- Army officers among 298 people arrested over allegations of bribery, embezzlement and waste of public funds
- The Saudi National Anti-Corruption Authority (Nazaha) conducted dozens of “criminal investigation procedures” in March in relation to breaches of public duty
JEDDAH: Senior Saudi security commanders are among a number of officials who have been sacked over corruption at tourism projects, the Saudi Press Agency (SPA) reported on Friday.
Those dismissed by royal decree include the governors of the Red Sea coastal cities of Umluj and Al-Wajh, the head of border security and other local commanders, as well as officials from the Interior Ministry.
They are under investigation for facilitating encroachment on government lands that are part of tourism projects under development along the Red Sea coast in the historic city of AlUla and the mountain resort of Abha. The violations had a “great impact on the completion of the projects” and caused “environmental damage,” according to SPA.
Saudi Arabia, which introduced tourist visas for the first time last year, has unveiled a series of multibillion-dollar tourism projects in an effort to diversify the Kingdom’s oil-dependent economy.
This dismissals are part of the government’s latest crackdown on corruption. Saudi lawyer Dimah Talal Al-Sharif said that the laws on corruption are very clear, though cases can be complicated.
“Corruption cases are considered one of the most complex types of cases due to the overlap of many people and specialties in them,” she said.
It is an important requirement of such cases that the authorities take all necessary steps to provide proper protection for witnesses, she added. This is in keeping with the provisions of the United Nations Convention against Corruption, “which calls for the enactment of the necessary legislation to protect witnesses in corruption crimes in member states.” However, Al-Sharif said that it can be difficult to ensure their identities are not revealed, particularly in cases where a witness is one of few people with knowledge of the corruption.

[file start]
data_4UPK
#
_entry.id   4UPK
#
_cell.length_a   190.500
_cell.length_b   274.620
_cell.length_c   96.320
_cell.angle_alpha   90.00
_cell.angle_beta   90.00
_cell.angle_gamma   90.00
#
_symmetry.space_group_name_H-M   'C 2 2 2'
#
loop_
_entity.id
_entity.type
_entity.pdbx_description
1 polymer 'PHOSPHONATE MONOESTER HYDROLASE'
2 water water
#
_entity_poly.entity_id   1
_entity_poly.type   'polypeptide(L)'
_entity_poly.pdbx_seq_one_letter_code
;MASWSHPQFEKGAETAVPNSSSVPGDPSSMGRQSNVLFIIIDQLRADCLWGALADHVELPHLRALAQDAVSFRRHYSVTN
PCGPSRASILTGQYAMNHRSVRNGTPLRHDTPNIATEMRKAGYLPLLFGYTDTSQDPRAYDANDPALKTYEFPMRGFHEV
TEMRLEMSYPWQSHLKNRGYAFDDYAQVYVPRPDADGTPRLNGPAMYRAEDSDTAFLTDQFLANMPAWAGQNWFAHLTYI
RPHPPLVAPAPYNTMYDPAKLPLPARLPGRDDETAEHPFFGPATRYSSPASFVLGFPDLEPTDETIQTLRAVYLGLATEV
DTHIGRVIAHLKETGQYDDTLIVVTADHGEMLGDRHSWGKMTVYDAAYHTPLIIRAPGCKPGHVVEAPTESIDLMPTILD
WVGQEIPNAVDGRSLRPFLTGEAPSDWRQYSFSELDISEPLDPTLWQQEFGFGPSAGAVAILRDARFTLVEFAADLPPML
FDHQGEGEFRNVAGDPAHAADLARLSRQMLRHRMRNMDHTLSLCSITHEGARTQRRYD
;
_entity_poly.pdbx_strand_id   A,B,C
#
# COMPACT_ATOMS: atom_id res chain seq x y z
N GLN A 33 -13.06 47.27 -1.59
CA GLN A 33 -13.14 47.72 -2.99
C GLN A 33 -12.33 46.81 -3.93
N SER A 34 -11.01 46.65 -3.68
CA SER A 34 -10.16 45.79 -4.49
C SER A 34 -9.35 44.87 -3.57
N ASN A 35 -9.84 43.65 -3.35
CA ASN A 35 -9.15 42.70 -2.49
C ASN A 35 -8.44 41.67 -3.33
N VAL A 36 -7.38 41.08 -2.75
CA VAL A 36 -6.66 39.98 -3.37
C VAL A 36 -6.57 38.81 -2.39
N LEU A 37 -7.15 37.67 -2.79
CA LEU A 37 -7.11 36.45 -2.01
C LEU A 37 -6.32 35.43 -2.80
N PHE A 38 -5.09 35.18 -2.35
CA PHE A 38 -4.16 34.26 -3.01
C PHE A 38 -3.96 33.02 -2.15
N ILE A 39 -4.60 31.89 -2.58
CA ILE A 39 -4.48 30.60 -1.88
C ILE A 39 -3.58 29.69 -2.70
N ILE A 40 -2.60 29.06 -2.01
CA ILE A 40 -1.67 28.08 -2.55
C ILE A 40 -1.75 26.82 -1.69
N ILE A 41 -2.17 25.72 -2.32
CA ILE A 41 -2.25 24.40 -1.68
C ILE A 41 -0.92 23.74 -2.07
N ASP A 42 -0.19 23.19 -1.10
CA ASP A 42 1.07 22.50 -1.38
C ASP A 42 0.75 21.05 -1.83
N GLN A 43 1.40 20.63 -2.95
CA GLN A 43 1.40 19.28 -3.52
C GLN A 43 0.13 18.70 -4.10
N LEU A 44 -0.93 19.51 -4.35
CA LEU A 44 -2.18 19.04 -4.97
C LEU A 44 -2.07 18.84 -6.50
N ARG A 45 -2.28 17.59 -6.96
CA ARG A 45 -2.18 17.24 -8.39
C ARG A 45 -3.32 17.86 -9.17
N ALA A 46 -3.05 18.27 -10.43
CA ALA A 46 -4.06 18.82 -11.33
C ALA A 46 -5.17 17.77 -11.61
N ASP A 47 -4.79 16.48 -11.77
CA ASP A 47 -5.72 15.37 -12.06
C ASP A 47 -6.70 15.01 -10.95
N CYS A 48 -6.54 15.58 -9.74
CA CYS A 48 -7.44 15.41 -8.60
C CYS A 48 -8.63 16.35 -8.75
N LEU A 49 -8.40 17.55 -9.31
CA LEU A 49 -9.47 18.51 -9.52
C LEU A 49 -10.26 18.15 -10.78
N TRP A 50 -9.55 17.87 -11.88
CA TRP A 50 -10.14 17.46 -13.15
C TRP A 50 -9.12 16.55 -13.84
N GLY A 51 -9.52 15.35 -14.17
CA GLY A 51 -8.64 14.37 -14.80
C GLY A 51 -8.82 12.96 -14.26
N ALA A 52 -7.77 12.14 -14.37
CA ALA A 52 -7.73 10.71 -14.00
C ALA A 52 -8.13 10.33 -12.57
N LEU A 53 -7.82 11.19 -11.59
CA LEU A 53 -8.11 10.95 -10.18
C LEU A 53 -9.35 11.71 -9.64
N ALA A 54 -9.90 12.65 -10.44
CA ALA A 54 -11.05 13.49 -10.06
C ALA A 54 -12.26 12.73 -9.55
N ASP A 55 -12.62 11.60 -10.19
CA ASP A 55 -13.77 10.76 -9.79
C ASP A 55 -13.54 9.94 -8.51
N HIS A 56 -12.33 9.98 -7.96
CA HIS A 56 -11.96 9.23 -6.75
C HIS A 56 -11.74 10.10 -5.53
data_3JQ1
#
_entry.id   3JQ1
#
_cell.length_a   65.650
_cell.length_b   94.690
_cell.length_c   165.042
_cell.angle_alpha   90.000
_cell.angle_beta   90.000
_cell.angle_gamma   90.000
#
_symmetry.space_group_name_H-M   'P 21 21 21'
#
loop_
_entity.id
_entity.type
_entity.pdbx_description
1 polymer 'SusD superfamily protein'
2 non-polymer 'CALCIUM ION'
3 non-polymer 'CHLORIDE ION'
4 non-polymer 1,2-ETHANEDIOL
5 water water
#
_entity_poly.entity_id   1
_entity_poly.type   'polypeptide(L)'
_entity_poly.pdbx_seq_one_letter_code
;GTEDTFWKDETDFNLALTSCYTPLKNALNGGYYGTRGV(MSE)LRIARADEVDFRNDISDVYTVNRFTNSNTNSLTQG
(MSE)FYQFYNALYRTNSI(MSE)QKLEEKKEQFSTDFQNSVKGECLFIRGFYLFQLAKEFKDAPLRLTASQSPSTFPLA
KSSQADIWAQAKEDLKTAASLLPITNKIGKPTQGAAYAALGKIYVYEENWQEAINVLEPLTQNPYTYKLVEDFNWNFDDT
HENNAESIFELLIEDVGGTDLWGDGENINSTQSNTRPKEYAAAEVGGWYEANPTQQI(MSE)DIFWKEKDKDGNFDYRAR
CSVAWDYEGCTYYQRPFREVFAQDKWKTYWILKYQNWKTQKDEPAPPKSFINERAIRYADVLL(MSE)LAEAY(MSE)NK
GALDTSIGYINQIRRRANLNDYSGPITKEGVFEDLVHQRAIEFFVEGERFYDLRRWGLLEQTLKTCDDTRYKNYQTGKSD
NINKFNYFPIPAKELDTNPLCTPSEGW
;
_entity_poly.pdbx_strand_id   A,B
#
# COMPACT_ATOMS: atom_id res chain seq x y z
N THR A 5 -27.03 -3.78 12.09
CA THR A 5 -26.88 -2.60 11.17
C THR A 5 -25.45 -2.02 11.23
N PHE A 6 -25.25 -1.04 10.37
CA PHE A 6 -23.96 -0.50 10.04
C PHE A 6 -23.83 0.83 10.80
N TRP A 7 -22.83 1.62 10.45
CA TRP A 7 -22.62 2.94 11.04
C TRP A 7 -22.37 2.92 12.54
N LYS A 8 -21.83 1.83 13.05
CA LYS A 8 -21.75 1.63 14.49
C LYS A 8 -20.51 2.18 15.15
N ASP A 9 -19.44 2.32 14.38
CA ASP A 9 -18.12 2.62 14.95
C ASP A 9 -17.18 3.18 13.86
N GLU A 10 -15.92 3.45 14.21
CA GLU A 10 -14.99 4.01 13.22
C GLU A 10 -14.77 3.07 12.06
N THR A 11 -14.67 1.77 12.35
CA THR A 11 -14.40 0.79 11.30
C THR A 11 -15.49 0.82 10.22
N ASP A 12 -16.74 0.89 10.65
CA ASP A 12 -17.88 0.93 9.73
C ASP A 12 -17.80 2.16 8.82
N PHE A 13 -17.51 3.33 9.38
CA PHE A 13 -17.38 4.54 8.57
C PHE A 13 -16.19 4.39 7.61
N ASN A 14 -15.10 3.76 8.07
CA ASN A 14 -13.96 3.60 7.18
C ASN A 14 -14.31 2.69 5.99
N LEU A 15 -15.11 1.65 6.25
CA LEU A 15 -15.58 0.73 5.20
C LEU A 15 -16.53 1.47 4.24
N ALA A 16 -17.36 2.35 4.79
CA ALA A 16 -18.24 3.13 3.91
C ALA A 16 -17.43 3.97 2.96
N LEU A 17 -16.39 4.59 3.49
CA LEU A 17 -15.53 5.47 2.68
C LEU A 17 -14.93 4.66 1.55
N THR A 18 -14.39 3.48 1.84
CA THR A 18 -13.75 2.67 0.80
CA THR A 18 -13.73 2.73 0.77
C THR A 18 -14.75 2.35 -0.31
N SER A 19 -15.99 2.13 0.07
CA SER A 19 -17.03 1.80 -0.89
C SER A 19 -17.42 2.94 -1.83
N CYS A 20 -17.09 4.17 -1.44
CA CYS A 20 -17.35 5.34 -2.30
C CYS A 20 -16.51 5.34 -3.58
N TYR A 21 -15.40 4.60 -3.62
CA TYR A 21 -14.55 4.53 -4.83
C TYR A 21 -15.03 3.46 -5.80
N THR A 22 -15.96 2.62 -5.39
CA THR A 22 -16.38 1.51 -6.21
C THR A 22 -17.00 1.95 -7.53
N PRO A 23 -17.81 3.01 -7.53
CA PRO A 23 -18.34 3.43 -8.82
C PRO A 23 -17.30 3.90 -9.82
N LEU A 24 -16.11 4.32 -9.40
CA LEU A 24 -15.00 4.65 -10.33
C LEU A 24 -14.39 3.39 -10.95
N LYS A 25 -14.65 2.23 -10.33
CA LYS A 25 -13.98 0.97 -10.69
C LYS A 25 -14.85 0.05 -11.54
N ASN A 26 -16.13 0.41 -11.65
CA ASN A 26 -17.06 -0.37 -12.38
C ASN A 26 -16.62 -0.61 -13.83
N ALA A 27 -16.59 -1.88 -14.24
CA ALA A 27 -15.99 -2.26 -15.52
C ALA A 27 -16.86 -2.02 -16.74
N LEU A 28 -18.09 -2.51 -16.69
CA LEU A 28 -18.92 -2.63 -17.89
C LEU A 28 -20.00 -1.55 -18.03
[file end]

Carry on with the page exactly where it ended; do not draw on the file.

The Saudi National Anti-Corruption Authority (Nazaha) conducted dozens of “criminal investigation procedures” in March in relation to breaches of public duty. The initial investigation targeted 219 employees but in the end statements were taken from 674 people, 298 of whom were arrested over accusations of financial and administrative corruption, including bribery, embezzlement and waste of public funds. The total amount involved was SR379 million ($101 million), and the cases will be referred to the courts.
The suspects accused of bribery and money laundering include eight army officers, one of whom is a major general, and retired officers who allegedly misused their government contracts at the Ministry of Defense to commit financial crimes.
During a crackdown against corruption launched in 2017, hundreds of princes, ministers and businessmen were detained at the luxury Ritz-Carlton hotel in the capital, Riyadh. Many were held there for weeks, although most were released after agreeing significant financial settlements. Authorities said they recovered more than SR400 billion.
Meanwhile, attorney general Sheikh Saud bin Abdullah Al-Mua’jab has issued an order specifying a list of major crimes that require arrest, according to Article 112 of the Law on Criminal Procedure. The 25 classifications include: border crimes punishable by death or amputation; intentional or semi-intentional homicide; crimes against national security; offenses punishable by imprisonment for more than three years; crimes defined under law as major crimes requiring arrest; and other commercial crimes.